Commentary

Hewitt: A New Speaker Determined to Sell Ideas

Pepperdine California Democratic Party

Last week the new Speaker of the House joined my program for his first radio interview since becoming Speaker of the House.

Speaker Ryan promised a much-needed, night-and-day change for the chamber, one that foreshadows crucial differences in the way Congress will operate:

Clip: “Look, I see the whole shooting match coming up in 2016. Again, one of the reasons why I chose to do this, and one of the reasons, one of the conditions, more or less, I talked to my colleagues about, which is we’ve got to go on offense, big and bold, specific agenda and vision in 2016, and let the country choose, because the kind of an election we have to have is a mandate election.”

The new speaker knows the contemporary media environment and he knows he must sell ideas and help build an infrastructure for conservative ideas … and he did not waste any time before he got about the business of doing so.

Speaker Ryan comes armed for the communications battles that are ahead.

Conservatives should be thrilled.

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Medved: “Bridge of Spies” Provides Missing Context

Steven Spielberg’s remarkable, refreshing historical epic “Bridge of Spies” provides crucial context missing from most movies about the Cold War era.

Those prior films emphasize anti-Communist hysteria in America, without showing the tyrannical excesses of the Soviet system that inspired our fears. “Bridge of Spies” is different: Tom Hanks plays a real-life, idealistic lawyer who provoked angry hostility for defending an accused Russian spy. But in this case, the spy is unequivocally guilty, and the second half of the film depicts the horrors of the Communist system he serves.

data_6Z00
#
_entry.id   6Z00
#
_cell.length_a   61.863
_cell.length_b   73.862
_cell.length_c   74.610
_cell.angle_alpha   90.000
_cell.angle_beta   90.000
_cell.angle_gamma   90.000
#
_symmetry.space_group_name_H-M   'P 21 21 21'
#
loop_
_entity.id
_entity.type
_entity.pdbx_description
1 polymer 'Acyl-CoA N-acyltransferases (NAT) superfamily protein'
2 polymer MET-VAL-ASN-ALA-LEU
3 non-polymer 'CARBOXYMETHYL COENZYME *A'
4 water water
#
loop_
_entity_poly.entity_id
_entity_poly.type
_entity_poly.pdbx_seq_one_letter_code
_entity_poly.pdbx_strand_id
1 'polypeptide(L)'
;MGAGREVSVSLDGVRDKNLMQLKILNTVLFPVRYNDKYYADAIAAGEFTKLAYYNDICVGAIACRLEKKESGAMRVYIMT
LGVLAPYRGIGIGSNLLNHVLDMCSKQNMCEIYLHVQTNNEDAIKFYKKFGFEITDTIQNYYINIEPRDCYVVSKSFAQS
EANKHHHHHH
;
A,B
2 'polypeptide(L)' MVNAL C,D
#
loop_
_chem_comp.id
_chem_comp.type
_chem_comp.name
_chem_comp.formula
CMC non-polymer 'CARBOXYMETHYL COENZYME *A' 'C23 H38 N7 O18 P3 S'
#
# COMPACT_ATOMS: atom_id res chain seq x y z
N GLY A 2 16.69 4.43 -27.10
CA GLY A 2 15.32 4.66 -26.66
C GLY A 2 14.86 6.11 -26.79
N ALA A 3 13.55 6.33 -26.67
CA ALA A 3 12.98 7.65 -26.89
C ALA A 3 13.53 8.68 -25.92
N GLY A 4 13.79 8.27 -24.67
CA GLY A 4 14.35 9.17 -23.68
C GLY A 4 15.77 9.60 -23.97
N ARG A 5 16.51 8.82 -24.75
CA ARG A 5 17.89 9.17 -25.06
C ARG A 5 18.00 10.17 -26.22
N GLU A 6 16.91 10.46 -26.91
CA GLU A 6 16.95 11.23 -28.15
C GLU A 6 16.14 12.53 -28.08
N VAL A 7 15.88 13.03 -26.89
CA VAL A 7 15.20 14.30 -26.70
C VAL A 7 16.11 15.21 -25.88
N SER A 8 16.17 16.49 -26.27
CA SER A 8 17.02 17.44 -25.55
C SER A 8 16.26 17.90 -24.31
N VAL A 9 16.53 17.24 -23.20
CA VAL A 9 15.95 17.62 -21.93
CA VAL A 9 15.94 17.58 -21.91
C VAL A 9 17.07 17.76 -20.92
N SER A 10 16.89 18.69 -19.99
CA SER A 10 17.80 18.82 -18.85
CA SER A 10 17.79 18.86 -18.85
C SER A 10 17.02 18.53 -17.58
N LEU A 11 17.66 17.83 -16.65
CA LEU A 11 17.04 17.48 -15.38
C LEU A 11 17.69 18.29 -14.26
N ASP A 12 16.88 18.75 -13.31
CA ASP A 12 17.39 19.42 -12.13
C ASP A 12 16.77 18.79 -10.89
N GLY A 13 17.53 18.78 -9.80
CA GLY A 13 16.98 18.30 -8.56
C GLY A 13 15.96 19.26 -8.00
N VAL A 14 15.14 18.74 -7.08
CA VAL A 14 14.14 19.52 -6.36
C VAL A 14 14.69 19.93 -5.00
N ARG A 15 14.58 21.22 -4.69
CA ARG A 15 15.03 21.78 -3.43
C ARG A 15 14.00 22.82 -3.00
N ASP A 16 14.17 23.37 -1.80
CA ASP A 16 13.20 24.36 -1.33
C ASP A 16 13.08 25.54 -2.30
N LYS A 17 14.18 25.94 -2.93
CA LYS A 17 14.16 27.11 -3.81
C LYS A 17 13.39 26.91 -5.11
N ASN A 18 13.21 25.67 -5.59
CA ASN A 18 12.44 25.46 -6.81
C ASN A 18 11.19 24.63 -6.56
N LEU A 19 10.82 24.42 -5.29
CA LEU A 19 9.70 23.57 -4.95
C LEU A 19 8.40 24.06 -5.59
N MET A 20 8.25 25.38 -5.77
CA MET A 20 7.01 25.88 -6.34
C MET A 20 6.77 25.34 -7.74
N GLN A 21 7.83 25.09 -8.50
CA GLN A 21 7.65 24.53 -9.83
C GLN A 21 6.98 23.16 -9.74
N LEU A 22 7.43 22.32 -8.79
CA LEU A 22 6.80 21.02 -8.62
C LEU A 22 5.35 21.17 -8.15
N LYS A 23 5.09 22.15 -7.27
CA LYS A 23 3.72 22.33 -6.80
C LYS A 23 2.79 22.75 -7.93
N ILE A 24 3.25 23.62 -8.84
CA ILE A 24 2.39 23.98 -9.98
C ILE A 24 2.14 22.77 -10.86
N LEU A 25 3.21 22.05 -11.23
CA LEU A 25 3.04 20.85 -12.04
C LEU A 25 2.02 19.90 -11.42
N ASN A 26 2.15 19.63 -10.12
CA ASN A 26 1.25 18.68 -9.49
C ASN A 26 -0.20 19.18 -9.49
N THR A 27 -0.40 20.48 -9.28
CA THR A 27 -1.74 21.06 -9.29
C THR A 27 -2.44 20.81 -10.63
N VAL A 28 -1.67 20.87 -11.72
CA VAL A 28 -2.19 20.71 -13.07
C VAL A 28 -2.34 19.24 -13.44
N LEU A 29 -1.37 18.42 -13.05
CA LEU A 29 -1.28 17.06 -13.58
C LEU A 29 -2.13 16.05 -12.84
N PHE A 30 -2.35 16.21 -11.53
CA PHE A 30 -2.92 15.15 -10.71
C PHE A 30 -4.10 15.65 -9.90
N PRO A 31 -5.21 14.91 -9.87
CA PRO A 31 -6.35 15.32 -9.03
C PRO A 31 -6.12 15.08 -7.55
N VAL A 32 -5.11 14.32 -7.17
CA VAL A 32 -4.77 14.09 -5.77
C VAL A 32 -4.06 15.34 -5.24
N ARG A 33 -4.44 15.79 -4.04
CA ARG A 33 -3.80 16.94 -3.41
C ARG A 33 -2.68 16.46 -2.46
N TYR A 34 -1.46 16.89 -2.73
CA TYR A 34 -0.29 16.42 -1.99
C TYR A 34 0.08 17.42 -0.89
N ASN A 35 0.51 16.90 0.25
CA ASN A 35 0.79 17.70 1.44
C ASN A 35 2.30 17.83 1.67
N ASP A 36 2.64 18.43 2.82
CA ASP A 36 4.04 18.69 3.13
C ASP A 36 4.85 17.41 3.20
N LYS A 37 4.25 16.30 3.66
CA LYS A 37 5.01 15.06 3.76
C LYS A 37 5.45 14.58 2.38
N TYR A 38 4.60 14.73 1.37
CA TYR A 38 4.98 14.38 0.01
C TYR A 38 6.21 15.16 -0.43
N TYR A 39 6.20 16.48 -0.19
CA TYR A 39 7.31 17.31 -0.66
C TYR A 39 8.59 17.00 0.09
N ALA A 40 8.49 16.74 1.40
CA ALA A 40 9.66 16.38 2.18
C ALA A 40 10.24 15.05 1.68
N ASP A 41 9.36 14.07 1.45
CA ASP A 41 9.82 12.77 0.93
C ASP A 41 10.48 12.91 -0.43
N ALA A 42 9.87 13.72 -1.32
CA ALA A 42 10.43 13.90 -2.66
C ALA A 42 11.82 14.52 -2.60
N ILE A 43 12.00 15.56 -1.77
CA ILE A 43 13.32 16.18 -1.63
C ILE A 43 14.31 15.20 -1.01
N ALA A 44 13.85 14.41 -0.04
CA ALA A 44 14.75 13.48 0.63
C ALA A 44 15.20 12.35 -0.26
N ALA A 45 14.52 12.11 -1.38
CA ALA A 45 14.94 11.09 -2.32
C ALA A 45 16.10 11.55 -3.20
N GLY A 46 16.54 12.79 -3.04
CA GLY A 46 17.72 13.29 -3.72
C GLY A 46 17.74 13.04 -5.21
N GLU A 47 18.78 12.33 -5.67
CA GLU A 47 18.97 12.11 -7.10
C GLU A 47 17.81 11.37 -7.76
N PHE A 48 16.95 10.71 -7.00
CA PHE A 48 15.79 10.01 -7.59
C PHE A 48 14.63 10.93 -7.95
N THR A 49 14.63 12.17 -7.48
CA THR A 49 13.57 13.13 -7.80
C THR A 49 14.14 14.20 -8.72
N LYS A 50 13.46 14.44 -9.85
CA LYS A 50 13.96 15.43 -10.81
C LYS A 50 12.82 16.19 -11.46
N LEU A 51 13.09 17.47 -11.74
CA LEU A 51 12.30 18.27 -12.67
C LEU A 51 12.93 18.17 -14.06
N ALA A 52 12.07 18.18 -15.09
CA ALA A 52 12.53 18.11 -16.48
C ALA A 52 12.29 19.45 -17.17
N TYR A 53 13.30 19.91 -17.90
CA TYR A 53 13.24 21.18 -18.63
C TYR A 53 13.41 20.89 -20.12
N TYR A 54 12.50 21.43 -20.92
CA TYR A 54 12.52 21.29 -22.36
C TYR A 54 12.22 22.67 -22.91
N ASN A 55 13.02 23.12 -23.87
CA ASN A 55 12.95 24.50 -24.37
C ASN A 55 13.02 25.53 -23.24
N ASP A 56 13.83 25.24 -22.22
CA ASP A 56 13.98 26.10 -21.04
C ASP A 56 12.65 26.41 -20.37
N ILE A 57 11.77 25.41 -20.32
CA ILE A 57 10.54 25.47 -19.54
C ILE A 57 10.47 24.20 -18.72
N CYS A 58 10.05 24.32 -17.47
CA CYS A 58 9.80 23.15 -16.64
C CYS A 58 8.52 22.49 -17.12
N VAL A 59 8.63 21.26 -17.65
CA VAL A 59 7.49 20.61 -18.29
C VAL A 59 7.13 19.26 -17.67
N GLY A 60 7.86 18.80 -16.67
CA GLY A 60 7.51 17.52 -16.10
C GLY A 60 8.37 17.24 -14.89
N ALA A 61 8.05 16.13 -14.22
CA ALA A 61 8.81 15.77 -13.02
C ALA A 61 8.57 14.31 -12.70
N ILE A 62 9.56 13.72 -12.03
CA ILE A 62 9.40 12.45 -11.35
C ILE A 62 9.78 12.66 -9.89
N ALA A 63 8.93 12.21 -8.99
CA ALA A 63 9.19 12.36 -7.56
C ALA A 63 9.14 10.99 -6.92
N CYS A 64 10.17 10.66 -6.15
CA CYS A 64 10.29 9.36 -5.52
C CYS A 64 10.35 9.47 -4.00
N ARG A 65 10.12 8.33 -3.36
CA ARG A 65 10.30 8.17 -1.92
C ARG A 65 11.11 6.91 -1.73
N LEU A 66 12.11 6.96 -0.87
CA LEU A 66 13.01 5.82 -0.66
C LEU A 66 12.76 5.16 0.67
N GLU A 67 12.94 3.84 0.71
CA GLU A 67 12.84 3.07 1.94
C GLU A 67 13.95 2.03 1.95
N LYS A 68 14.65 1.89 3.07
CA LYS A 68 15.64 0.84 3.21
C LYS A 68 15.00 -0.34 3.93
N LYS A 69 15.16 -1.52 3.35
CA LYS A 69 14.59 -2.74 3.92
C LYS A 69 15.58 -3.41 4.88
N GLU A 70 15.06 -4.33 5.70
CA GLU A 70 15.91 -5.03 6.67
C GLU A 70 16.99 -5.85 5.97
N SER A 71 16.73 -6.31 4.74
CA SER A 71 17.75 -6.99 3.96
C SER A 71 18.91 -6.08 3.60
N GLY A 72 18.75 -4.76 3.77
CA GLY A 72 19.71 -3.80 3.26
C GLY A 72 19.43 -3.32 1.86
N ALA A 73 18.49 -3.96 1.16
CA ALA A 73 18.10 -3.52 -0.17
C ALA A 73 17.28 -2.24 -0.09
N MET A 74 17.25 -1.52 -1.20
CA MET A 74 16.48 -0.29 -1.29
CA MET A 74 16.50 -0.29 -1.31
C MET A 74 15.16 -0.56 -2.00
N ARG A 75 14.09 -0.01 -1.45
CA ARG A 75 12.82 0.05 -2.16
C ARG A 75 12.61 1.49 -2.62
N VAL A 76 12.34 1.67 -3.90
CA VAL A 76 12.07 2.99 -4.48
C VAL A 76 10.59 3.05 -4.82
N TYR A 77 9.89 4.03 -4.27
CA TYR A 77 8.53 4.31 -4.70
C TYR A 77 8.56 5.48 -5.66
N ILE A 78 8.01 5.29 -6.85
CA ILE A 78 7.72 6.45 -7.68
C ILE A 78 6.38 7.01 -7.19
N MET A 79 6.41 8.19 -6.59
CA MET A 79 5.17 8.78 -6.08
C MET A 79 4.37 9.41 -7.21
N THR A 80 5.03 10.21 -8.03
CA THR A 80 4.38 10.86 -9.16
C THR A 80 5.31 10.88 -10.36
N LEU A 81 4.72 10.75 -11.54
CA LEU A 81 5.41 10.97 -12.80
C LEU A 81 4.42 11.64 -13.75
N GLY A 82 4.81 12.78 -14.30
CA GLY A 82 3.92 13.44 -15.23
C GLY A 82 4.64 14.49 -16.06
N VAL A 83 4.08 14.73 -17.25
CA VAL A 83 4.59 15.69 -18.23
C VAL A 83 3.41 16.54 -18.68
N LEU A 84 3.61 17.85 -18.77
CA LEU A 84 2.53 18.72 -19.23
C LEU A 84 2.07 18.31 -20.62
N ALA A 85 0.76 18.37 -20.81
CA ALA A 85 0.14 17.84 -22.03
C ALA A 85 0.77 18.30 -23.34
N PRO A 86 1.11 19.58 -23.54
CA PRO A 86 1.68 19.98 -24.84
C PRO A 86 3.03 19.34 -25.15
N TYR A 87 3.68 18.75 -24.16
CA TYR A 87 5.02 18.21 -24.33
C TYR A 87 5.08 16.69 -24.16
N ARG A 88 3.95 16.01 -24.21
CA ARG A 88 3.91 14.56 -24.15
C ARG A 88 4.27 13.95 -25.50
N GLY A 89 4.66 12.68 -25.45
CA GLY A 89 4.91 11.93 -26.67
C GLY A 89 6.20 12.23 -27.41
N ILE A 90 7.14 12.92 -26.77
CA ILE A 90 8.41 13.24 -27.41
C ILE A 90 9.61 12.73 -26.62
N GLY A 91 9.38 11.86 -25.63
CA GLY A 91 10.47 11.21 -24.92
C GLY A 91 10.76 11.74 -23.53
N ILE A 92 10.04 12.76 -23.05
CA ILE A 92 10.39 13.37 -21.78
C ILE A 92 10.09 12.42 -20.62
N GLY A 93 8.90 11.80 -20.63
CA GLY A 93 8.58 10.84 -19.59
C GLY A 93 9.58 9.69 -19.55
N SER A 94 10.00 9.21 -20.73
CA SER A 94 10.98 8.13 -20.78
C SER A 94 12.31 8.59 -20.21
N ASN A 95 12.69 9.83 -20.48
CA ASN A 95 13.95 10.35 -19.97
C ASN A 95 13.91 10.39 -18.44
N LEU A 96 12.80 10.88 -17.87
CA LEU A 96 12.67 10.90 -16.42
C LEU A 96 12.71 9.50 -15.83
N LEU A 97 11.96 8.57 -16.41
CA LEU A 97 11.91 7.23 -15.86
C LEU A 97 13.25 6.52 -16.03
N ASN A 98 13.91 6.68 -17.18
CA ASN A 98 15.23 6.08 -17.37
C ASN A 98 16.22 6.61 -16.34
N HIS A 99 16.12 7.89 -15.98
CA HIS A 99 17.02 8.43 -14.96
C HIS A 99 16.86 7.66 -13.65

In the past, two of Spielberg’s greatest achievements lost out at Oscar Time to less worthy candidates. “Saving Private Ryan” lost Best Picture to “Shakespeare in Love,” while the sublime “Lincoln” lost to “Argo.” Perhaps with “Bridge of Spies” the Academy can end this misguided pattern.

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Mohler: Not Nearly Good Enough

A surprising announcement recently came from the Communist Party in China, indicating that the party’s leadership will rescind the nation’s infamous one child only policy and replace it with, what’s in effect, a two-child policy.

Adam Taylor in the Washington Post explains, “The decision appears to have been driven by concerns that the country’s low fertility rate would create a crisis that eventually could threaten the legitimacy of Communist Party rule.”